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Huntington disease-like 2
Huntington disease-like 2 (HDL2) is a severe neurodegenerative disorder considered part of the neuroacanthocytosis syndromes (see this term) characterized by a triad of movement, psychiatric, and cognitive abnormalities.
ORPHA:98934Classification level: Disorder
- Prevalence: <1 / 1 000 000
- Inheritance: Autosomal dominant
- Age of onset: Adult
- ICD-10: G10
- OMIM: 606438
- UMLS: C1847987
- MeSH: -
- GARD: -
- MedDRA: -
Prevalence and incidence are unknown but HDL2 is very rare, with fewer than 50 families reported worldwide. The disease is most often found in patients of African descent.
HDL2 usually presents in young adulthood, but, as in Huntington disease (HD; see this term), the age of onset is inversely related to the size of the trinucleotide repeat expansion underlying the disorder. Patients may develop psychiatric abnormalities as the initial manifestation, with later appearance of chorea, parkinsonism and dystonia. The disease may evolve from chorea to a more bradykinetic, dystonic phenotype, or remain parkinsonian. Unlike chorea-acanthocytosis and McLeod neuroacanthocytosis syndrome (see these terms), deep tendon reflexes are usually brisk. There are no peripheral nerve or muscle abnormalities, and seizures or cardiac manifestations have not been reported.
HDL2 is caused by expanded trinucleotide repeats of the JPH3 junctophilin 3 gene (16q24.3). Affected individuals have CTG/CAG repeat expansions of 41-59 triplets (normal population: 6-27).
Diagnosis is based on analysis of the JPH3 gene in the presence of a clinical syndrome consistent with HDL2. Acanthocytosis is found in about 10% of patients and CK levels are normal. Neuroimaging reveals bilateral striatal atrophy, in particular of the caudate nucleus. Generalized cortical atrophy may develop during the disease course. Neuropathologically, ubiquitin-immunoreactive intranuclear neuronal inclusions, similar to those seen in HD, are found.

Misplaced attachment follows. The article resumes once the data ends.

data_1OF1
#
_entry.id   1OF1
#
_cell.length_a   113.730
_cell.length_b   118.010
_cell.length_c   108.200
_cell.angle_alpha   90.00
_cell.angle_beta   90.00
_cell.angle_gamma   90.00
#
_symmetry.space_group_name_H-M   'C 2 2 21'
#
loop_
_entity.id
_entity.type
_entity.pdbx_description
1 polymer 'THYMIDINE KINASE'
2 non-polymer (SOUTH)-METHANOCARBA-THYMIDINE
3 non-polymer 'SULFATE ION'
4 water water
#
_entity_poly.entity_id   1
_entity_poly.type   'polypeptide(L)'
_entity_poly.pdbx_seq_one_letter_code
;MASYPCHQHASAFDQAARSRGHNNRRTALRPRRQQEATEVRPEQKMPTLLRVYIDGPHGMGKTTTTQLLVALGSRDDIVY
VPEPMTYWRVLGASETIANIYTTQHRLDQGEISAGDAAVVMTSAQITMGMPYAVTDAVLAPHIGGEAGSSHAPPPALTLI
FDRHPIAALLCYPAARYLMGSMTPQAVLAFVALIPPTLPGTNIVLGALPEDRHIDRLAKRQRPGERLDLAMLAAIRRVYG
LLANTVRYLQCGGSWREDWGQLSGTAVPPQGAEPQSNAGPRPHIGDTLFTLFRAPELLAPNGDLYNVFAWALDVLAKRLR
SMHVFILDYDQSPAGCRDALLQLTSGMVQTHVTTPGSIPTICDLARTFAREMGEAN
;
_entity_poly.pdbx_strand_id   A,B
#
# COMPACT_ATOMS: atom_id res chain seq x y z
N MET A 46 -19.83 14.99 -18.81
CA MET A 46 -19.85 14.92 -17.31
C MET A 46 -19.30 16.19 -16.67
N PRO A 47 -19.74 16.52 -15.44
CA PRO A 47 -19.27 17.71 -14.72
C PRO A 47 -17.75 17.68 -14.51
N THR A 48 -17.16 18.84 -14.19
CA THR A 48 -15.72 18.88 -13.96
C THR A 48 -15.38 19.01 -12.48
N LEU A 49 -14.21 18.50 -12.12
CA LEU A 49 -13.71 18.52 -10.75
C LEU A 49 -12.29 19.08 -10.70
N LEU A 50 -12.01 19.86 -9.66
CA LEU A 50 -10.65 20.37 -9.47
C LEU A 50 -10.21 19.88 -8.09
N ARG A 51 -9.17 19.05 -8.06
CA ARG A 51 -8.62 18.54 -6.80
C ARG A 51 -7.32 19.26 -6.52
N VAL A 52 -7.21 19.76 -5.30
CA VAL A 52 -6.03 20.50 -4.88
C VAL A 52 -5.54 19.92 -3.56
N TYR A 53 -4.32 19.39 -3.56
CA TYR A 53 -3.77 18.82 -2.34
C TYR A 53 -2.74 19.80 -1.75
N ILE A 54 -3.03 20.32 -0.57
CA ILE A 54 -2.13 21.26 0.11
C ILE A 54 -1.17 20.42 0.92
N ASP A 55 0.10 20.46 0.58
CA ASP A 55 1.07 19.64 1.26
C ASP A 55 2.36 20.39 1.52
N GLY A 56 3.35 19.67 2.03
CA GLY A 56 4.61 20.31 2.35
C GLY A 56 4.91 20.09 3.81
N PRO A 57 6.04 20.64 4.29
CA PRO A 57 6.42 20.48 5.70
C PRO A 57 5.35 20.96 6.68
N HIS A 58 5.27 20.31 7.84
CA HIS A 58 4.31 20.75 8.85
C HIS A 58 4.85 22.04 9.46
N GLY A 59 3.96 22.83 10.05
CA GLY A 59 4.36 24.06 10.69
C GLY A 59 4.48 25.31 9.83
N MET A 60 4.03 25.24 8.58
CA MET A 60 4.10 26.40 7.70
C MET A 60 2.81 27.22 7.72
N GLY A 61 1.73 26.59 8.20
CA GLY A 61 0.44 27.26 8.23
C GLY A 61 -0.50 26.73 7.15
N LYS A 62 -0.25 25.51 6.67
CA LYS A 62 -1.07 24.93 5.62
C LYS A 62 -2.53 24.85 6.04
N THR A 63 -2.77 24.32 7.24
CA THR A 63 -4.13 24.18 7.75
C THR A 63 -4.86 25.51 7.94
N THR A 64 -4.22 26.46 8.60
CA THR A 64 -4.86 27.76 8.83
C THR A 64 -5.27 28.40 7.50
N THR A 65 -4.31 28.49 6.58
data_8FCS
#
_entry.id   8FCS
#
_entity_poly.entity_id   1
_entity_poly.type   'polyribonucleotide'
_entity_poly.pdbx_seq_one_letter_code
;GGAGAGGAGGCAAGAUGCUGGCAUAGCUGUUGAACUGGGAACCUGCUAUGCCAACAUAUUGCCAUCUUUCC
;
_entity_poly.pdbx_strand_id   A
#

Differential diagnoses include chorea-acanthocytosis, McLeod neuroacanthocytosis syndrome, Huntington disease, Huntington-like disorders, juvenile Parkinson's disease and Tourette's syndrome (see these terms).
Routine methods for prenatal testing can be applied.
HDL2 follows an autosomal dominant pattern of inheritance and genetic counseling is recommended. Due to anticipation, related to expansion of the trinucleotide repeat, age of onset can be younger with successive generations. Concerning pre-symptomatic testing, the same considerations as in Huntington disease should be followed: testing is usually requested or proposed when an individual has a parent who is known to have or is suspected of having a Huntington-like disease.
Management and treatment
No curative or disease-modifying treatments are currently available and management is symptomatic.
HDL2 is a relentlessly progressive disorder with a poor prognosis.